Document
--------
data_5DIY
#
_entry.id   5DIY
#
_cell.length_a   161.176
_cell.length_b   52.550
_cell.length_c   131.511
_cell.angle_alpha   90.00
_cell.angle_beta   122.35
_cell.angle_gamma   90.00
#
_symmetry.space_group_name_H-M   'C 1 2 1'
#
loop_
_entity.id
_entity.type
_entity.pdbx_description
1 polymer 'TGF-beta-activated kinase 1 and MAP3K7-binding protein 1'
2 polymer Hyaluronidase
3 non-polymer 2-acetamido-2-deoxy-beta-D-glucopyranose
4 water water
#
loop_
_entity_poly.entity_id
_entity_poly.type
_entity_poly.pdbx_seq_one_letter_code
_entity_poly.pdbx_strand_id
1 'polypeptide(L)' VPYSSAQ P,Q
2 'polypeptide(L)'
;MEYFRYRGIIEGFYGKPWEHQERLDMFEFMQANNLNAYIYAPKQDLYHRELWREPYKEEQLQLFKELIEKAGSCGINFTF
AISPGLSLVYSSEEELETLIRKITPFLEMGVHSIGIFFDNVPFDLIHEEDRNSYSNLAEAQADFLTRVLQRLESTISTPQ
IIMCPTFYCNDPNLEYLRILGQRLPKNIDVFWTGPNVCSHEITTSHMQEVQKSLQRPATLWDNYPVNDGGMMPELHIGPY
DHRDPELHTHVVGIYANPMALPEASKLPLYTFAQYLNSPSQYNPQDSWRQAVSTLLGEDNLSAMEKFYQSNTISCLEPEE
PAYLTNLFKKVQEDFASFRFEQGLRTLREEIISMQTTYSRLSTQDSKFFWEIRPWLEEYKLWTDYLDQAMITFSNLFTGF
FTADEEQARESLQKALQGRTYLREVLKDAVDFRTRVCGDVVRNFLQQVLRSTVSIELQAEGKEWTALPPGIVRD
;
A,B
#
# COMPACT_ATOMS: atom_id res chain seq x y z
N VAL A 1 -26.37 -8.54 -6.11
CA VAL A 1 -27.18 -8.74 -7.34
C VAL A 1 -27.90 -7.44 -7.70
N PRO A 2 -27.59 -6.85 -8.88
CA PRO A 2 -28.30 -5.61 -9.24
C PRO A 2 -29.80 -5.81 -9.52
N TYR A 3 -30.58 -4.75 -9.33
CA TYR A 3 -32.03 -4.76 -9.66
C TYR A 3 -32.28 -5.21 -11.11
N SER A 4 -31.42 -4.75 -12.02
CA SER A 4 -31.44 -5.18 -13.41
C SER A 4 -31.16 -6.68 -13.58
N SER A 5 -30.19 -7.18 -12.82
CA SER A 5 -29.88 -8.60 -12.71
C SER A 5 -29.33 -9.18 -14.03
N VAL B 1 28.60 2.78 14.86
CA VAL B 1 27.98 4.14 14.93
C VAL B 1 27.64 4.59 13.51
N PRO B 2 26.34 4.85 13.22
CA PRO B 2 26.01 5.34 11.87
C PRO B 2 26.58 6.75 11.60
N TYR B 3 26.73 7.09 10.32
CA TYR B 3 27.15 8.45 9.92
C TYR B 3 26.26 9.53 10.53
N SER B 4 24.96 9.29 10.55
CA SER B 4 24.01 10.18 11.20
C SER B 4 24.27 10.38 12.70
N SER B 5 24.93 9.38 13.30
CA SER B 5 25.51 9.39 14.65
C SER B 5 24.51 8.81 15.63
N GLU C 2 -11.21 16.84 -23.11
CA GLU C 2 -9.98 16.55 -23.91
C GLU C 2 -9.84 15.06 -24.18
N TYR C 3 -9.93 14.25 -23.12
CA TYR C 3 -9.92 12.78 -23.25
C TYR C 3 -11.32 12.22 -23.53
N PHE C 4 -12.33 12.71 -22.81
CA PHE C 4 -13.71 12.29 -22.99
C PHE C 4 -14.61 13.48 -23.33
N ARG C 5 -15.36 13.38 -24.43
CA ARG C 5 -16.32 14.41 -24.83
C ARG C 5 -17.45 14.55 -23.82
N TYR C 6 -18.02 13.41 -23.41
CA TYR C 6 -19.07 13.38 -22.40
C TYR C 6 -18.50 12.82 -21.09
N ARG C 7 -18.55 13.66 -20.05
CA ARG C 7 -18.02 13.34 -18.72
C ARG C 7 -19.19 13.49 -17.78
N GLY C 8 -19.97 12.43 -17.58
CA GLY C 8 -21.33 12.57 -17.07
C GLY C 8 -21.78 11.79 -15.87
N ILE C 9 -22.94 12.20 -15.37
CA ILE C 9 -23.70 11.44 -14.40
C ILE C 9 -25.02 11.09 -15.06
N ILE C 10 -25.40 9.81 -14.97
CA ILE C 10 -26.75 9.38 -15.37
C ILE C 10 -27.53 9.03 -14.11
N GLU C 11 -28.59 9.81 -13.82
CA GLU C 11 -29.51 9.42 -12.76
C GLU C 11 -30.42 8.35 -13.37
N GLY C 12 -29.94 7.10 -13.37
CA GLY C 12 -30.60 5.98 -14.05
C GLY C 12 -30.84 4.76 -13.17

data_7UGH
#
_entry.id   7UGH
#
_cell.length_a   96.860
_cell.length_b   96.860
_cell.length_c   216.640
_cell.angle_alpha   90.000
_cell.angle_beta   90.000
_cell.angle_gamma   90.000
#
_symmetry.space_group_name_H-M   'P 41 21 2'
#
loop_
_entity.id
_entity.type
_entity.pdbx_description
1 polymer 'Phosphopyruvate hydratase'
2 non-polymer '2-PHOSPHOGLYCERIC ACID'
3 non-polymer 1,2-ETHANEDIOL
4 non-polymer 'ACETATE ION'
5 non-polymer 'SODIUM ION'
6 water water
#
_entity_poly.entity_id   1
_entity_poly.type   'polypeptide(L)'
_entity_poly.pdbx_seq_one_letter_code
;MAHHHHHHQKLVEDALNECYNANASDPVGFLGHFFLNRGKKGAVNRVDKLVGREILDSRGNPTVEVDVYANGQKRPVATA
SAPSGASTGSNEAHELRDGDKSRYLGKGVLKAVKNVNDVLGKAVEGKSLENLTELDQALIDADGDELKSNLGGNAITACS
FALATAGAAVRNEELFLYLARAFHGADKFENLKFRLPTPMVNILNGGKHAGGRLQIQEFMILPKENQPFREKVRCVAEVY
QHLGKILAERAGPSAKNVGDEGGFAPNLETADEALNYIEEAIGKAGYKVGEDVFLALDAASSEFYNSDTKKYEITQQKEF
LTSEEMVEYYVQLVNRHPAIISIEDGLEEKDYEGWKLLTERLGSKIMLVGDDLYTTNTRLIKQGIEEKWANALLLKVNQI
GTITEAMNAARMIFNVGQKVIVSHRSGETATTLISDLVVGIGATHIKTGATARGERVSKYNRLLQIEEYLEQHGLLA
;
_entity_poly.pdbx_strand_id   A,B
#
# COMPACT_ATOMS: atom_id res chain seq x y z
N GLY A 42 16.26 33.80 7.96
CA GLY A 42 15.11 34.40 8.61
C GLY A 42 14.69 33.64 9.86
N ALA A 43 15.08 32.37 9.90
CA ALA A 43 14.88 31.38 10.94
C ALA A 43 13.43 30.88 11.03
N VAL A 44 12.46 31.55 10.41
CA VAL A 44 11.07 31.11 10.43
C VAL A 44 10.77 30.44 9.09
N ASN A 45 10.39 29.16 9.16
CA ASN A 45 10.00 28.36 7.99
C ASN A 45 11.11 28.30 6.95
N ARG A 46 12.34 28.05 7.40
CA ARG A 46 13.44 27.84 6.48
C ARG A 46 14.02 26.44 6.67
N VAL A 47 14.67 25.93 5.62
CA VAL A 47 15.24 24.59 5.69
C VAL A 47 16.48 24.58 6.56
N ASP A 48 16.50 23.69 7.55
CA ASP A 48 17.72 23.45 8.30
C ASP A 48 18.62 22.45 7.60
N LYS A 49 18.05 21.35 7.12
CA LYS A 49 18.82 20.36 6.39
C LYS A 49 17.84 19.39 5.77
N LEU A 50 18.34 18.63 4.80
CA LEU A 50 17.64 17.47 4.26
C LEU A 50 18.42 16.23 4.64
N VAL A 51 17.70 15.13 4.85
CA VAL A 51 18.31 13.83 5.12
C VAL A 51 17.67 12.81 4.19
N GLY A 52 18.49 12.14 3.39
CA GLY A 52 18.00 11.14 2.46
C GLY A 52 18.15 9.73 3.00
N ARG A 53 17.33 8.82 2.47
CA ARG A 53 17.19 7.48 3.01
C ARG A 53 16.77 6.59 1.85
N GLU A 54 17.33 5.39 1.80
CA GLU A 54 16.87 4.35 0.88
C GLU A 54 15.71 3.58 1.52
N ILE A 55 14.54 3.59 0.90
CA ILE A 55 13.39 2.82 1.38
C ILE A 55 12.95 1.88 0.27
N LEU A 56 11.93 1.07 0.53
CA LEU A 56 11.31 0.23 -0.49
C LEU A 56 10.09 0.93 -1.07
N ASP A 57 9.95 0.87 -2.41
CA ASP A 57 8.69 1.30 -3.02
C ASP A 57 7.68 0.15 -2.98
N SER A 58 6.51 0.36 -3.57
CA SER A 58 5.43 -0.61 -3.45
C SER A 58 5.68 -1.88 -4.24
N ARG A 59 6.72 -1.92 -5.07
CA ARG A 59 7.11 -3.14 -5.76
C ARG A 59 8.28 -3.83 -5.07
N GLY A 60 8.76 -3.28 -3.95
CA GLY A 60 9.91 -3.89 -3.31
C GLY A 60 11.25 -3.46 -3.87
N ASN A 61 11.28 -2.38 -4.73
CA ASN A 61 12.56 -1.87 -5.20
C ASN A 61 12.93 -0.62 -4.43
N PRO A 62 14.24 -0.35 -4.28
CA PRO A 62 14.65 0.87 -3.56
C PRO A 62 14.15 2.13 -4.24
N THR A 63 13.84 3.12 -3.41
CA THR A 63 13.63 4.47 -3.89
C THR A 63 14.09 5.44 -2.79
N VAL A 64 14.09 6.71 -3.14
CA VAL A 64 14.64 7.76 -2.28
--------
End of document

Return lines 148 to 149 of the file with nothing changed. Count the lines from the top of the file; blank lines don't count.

C VAL A 44 10.77 30.44 9.09
N ASN A 45 10.39 29.16 9.16